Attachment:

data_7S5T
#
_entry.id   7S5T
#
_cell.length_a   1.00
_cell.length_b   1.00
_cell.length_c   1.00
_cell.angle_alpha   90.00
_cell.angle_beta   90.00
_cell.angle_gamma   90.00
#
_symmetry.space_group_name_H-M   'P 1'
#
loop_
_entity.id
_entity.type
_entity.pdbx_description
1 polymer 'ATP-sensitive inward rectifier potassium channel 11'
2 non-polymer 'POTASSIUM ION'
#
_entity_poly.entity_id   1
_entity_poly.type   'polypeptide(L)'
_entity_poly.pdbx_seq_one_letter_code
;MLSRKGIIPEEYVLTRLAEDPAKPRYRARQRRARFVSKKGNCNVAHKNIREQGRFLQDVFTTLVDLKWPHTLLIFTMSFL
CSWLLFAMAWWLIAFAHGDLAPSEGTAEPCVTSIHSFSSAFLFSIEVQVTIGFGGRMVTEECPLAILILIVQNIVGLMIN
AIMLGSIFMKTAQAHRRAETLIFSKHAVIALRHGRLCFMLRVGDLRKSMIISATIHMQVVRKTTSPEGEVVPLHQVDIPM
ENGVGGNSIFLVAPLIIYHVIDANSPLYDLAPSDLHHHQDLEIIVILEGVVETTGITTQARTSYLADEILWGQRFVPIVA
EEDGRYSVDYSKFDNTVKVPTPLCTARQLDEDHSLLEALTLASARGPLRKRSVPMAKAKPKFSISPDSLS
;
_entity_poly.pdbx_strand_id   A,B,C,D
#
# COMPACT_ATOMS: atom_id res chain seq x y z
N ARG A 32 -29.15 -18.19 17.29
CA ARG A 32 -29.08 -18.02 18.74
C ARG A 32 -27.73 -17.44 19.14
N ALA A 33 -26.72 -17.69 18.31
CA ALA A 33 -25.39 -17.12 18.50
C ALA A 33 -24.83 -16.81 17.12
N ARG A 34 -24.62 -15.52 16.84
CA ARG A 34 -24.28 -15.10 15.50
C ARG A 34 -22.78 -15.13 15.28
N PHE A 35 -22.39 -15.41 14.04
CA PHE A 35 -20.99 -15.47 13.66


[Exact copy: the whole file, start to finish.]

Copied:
data_7S5T
#
_entry.id   7S5T
#
_cell.length_a   1.00
_cell.length_b   1.00
_cell.length_c   1.00
_cell.angle_alpha   90.00
_cell.angle_beta   90.00
_cell.angle_gamma   90.00
#
_symmetry.space_group_name_H-M   'P 1'
#
loop_
_entity.id
_entity.type
_entity.pdbx_description
1 polymer 'ATP-sensitive inward rectifier potassium channel 11'
2 non-polymer 'POTASSIUM ION'
#
_entity_poly.entity_id   1
_entity_poly.type   'polypeptide(L)'
_entity_poly.pdbx_seq_one_letter_code
;MLSRKGIIPEEYVLTRLAEDPAKPRYRARQRRARFVSKKGNCNVAHKNIREQGRFLQDVFTTLVDLKWPHTLLIFTMSFL
CSWLLFAMAWWLIAFAHGDLAPSEGTAEPCVTSIHSFSSAFLFSIEVQVTIGFGGRMVTEECPLAILILIVQNIVGLMIN
AIMLGSIFMKTAQAHRRAETLIFSKHAVIALRHGRLCFMLRVGDLRKSMIISATIHMQVVRKTTSPEGEVVPLHQVDIPM
ENGVGGNSIFLVAPLIIYHVIDANSPLYDLAPSDLHHHQDLEIIVILEGVVETTGITTQARTSYLADEILWGQRFVPIVA
EEDGRYSVDYSKFDNTVKVPTPLCTARQLDEDHSLLEALTLASARGPLRKRSVPMAKAKPKFSISPDSLS
;
_entity_poly.pdbx_strand_id   A,B,C,D
#
# COMPACT_ATOMS: atom_id res chain seq x y z
N ARG A 32 -29.15 -18.19 17.29
CA ARG A 32 -29.08 -18.02 18.74
C ARG A 32 -27.73 -17.44 19.14
N ALA A 33 -26.72 -17.69 18.31
CA ALA A 33 -25.39 -17.12 18.50
C ALA A 33 -24.83 -16.81 17.12
N ARG A 34 -24.62 -15.52 16.84
CA ARG A 34 -24.28 -15.10 15.50
C ARG A 34 -22.78 -15.13 15.28
N PHE A 35 -22.39 -15.41 14.04
CA PHE A 35 -20.99 -15.47 13.66